Separate fact from fiction and learn more about the real George Washington.

Did the man whose portrait is on the one dollar bill ever tell a lie? Were his teeth really made of wood?  Did George Washington actually throw a silver dollar across the Potomac River?  And where’s that cherry tree that he reportedly cut down as a youth?   Few figures in American history are surrounded by more well-intended mythology than George Washington.   Throughout much of his adult life, many sought to perfect the image of the Father of our Nation, and after his death, others sought to deify the man.

Brother Washington, the Freemason

Freemasonry played a role in George Washington's life from the age of 20 when he first became an Entered Apprentice in the Fredericksburg Lodge until the day he died, when a brother in his Alexandria lodge was one of three doctors at his bedside.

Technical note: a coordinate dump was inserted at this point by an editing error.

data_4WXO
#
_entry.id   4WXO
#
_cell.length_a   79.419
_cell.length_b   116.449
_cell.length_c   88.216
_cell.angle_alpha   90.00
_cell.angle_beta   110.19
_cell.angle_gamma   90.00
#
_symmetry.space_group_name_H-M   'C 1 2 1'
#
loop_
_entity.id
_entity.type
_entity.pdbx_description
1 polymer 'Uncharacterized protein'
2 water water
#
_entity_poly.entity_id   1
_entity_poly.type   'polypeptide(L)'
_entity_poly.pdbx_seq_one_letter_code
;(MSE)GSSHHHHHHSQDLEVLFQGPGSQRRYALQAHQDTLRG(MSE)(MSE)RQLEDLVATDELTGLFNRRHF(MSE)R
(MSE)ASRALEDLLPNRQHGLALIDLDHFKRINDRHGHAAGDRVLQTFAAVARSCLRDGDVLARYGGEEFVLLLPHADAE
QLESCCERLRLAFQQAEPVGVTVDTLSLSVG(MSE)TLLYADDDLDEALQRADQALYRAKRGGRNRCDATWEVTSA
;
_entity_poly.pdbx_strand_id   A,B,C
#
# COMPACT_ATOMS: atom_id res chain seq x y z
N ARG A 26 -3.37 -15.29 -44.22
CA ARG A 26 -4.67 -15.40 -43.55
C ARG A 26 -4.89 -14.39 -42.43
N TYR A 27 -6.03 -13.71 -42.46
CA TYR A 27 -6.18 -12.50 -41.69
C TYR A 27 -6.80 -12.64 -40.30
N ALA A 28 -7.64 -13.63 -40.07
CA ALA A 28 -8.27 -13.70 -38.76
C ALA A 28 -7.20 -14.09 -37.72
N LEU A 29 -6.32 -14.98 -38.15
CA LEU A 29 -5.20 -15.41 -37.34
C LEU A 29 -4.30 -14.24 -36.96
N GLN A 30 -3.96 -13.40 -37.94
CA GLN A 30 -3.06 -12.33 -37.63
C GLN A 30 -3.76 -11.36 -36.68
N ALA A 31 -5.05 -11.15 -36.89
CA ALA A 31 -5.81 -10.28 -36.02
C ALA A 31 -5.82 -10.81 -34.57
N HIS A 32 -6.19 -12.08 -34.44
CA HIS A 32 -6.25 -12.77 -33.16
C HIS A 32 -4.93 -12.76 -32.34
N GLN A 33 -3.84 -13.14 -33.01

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What he lacked in formal schooling, George Washington made up for in physical strength, skill, and ambition. He took part in almost every sport of his day – archery, foxhunting, swimming, wrestling, dancing - and he was also something of a pool shark.

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On Horseback

Equestrian prowess and warfare offered young George Washington his clearest path to fame. His long rides as a surveyor, through the forest on foxhunts, and his bayonet drills in the heat of the summer sun prepared him well for his eventual martial feats on horseback.

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A History of Dental Troubles

George Washington experienced problems with his teeth throughout his adult life. Although he regularly used dental powders and a toothbrush similar to our own, his tooth loss persisted. For a person as conscious of his appearance as George Washington, his dental dilemma caused him great discomfort.

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Learn more about the real George Washington

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